Chéret developed a new lithographic technique that suited better the needs of advertisers: he added a lot more colour which, in conjunction with innovative typography, rendered the poster much more expressive. Not surprisingly, Chéret is said to have introduced sex in advertising or, at least, to have exploited the feminine image as an advertising ploy. In contrast with those previously painted by Toulouse-Lautrec, Chéret’s laughing and provocative feminine figures meant a new conception of art as being of service to advertising.
Posters soon transformed the thoroughfares of Paris into the "art galleries of the street." Their commercial success was such that some of the artists were in great demand and theatre stars personally selected their own favorite artist to do the poster for an upcoming performance. The popularity of poster art was such that in 1884 a major exhibition was held in Paris.
By the 1890s, poster art had widespread usage in other parts of Europe, advertising everything from bicycles to bullfights. By the end of the 19th century, during an era known as the Belle Époque, the standing of the poster as a serious artform was raised even further. Between 1895 and 1900, Jules Chéret created the Maîtres de l'Affiche (Masters of the Poster) series that became not only a commercial success, but is now seen as an important historical publication. Alphonse Mucha and Eugène Grasset were also influential poster designers of this generation, known for their Art Nouveau style and stylized figures, particularly of women. Advertisement posters became a special type of graphic art in the modern age. Poster artists such as Théophile Steinlen, Albert Guillaume, Leonetto Cappiello and others became important figures of their day, their art form transferred to magazines for advertising as well as for social and political commentary.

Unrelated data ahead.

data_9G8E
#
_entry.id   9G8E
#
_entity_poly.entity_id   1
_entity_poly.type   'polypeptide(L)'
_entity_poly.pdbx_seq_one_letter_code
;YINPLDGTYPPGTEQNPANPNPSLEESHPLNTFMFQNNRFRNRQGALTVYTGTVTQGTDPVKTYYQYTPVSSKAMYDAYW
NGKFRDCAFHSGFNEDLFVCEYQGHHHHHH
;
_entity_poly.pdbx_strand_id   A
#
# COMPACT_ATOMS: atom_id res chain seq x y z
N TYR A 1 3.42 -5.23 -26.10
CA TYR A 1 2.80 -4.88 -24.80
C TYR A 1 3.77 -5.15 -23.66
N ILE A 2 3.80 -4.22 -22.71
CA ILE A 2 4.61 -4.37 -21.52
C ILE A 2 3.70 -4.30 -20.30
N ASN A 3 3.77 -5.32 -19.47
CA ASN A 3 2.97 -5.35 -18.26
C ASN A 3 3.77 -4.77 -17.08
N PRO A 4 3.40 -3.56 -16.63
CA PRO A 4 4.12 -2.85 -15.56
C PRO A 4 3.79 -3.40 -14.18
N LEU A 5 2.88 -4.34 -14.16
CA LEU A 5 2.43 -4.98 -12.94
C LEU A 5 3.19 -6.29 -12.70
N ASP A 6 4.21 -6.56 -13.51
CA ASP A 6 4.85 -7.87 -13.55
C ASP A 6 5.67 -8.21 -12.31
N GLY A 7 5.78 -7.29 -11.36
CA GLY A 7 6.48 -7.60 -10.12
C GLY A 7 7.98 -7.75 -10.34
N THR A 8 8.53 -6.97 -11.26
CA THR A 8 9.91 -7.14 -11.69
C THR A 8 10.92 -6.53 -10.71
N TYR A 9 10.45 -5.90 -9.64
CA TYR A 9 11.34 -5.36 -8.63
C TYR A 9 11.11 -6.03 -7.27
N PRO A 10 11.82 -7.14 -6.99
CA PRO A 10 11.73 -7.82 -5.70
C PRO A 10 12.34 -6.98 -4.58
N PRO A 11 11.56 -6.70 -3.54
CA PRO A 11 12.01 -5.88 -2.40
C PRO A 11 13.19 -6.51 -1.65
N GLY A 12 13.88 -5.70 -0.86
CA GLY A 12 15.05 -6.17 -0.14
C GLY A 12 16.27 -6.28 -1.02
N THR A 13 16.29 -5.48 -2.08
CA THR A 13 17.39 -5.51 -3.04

In the United States, posters did not evolve to the same artistic level. American posters were primarily directed towards basic commercial needs to deliver a written message. However, the advent of the travelling circus brought colorful posters to tell citizens that a carnival was coming to town. But these too were very commercially utilitarian, of average quality, and few saw any real artistic creativity.
Other times of great turmoil also produced great posters. The 1960s saw the rise of pop art and protest movements throughout the West; both made great use of posters. Perhaps the most acclaimed posters were those produced by French students during the so-called "événements" of May 1968.
Many printing techniques are used to produce posters. While most posters are mass-produced, posters may also be printed by hand or in limited editions. Most posters are printed on one side and left blank on the back, the better for affixing to a wall or other surface. Pin-up sized posters are usually printed on A3 Standard Silk paper in full colour. Upon purchase, posters are often rolled up into a cylindrical tube to allow for damage-free transportation. Rolled-up posters can then be flattened under pressure for several hours to regain their original form.